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DAVIS CITIES WILL EDUCATE RESIDENTS ABOUT IMPACT OF FOOD-TAX REMOVAL

The Davis Council of Governments has taken no formal stand on the November initiative to remove the state sales tax on food, but the city officials have agreed they need to educate their residents on possible effects of the removal.

Some cities, especially smaller ones with only one or two major grocery stores in town, derive up to half or more of their general-fund revenue from sales tax and would be crippled by the revenue cut, COG members said.Centerville Mayor Michael Kjar said a study done by the state Tax Commission shows his city would be the second hardest hit in the state, behind Moab, if the sales tax on food is lifted. Centerville estimates it will receive $675,000 in sales tax revenue in the upcoming fiscal year, compared with $486,000 in property tax.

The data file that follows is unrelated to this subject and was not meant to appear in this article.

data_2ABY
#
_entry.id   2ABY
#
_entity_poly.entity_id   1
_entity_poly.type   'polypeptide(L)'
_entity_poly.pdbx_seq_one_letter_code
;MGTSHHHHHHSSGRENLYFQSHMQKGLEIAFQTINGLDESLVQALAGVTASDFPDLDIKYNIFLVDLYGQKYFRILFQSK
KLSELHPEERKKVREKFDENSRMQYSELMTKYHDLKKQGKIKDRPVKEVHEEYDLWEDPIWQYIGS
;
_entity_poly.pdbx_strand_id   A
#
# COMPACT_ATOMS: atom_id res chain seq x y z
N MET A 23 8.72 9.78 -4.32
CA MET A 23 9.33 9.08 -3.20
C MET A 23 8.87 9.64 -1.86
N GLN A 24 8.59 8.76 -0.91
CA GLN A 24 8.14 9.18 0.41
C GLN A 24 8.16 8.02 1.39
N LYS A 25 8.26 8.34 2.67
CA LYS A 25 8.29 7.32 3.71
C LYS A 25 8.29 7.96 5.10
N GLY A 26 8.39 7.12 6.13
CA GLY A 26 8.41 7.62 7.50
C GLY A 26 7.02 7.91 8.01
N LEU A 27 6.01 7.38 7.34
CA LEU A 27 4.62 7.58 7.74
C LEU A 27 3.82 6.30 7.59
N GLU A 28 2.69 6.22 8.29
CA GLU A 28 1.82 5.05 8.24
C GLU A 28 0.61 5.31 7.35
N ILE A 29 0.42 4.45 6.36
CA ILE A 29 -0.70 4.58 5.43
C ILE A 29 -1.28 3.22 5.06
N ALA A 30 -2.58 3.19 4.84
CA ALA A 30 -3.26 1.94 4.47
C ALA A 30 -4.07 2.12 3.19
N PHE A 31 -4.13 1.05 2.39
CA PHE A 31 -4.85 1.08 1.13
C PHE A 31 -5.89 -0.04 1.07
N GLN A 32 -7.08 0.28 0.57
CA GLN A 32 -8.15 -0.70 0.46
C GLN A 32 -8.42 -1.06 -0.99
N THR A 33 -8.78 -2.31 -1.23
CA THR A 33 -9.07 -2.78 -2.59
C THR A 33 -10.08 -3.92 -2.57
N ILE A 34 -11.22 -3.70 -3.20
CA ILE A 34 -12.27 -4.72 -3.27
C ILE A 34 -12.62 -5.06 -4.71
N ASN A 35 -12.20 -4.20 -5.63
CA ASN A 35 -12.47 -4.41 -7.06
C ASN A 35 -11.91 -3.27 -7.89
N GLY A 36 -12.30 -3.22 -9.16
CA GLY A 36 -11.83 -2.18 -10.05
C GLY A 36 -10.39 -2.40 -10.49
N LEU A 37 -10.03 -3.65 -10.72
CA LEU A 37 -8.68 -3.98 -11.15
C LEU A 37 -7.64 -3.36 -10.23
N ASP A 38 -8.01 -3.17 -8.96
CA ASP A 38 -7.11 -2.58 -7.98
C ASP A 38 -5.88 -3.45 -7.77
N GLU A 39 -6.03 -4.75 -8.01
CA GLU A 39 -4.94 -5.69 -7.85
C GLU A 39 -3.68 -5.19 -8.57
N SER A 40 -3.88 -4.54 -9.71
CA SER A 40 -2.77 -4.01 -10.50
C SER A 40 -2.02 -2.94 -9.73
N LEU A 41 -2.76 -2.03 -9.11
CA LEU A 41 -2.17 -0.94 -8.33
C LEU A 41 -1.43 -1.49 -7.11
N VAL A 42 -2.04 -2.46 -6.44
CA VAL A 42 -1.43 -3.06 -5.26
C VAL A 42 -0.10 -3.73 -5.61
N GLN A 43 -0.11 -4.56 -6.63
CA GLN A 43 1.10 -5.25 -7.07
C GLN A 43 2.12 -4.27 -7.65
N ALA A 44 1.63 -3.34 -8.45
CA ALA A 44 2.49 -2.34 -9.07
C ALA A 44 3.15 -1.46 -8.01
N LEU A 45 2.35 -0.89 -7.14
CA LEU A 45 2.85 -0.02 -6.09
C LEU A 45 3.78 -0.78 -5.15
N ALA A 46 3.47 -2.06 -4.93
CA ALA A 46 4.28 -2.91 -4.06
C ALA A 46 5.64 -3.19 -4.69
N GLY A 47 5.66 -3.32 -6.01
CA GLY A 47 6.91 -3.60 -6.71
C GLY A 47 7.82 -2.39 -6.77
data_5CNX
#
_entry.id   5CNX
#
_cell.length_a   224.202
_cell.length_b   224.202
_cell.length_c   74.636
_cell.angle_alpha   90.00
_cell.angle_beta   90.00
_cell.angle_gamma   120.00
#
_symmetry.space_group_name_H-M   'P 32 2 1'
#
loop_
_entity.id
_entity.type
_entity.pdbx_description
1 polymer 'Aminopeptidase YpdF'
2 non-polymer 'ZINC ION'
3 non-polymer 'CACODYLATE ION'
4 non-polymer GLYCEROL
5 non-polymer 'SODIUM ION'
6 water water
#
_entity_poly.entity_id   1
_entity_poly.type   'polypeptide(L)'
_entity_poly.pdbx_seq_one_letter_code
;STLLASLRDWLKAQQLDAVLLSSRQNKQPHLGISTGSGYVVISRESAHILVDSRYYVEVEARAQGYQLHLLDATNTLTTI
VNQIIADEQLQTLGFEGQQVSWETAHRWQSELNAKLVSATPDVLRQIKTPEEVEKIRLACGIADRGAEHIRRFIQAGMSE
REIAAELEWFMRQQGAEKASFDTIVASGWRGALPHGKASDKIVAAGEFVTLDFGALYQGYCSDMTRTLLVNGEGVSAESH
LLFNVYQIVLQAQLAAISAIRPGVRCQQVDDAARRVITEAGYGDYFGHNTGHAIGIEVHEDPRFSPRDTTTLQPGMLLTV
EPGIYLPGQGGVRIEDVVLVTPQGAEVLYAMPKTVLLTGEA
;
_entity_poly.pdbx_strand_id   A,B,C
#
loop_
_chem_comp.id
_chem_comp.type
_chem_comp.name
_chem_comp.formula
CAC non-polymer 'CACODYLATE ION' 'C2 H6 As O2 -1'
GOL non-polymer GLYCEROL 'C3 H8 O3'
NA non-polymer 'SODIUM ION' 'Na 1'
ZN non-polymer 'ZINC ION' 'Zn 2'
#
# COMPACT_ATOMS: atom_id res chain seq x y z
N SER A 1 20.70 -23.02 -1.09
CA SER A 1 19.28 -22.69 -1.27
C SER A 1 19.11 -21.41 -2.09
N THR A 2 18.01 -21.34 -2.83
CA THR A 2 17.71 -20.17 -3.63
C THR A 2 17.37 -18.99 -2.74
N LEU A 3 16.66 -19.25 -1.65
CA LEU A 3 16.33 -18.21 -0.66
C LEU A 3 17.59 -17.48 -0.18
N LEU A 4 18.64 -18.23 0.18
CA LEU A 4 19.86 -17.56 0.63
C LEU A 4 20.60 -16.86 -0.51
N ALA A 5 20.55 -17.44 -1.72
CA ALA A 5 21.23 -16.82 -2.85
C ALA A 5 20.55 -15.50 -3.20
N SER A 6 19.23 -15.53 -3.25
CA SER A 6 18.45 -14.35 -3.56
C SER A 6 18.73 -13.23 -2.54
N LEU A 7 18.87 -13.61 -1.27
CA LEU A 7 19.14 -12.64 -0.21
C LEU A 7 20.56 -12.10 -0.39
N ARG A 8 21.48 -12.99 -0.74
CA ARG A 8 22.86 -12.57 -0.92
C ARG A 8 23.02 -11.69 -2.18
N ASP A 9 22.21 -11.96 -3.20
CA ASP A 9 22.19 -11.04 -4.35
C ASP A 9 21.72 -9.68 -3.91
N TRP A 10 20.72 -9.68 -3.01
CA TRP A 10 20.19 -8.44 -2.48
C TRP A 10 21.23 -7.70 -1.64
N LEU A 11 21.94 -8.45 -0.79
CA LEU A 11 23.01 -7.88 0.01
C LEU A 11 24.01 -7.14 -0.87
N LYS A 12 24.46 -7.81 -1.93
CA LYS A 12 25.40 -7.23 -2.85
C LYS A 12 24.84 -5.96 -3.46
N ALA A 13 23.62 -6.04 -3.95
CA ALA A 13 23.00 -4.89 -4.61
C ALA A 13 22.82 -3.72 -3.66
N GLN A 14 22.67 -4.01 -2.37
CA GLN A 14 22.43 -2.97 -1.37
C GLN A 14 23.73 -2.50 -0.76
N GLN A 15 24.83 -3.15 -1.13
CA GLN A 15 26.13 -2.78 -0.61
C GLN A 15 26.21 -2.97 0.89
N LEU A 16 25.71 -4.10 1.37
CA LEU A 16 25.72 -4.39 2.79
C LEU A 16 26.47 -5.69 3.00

Sunset Mayor Norman Sant said the removal would be disastrous for his city.

Fruit Heights Mayor Blaine Nelson, however, said he has some con-flicting thoughts on the issue. There are moral implications to putting a tax on a necessity of life, Nelson said, adding that the repeal would aid poor families and the elderly on fixed incomes.

The mayors also agreed the issue appears attractive to voters, who see it as a "quick fix," a way to reduce their tax load.

"But what we have to do is educate them to the fact that if the sales tax is removed from food, that revenue will have to made up somewhere, at least in the cities," said Syracuse Mayor DeLore Thurgood.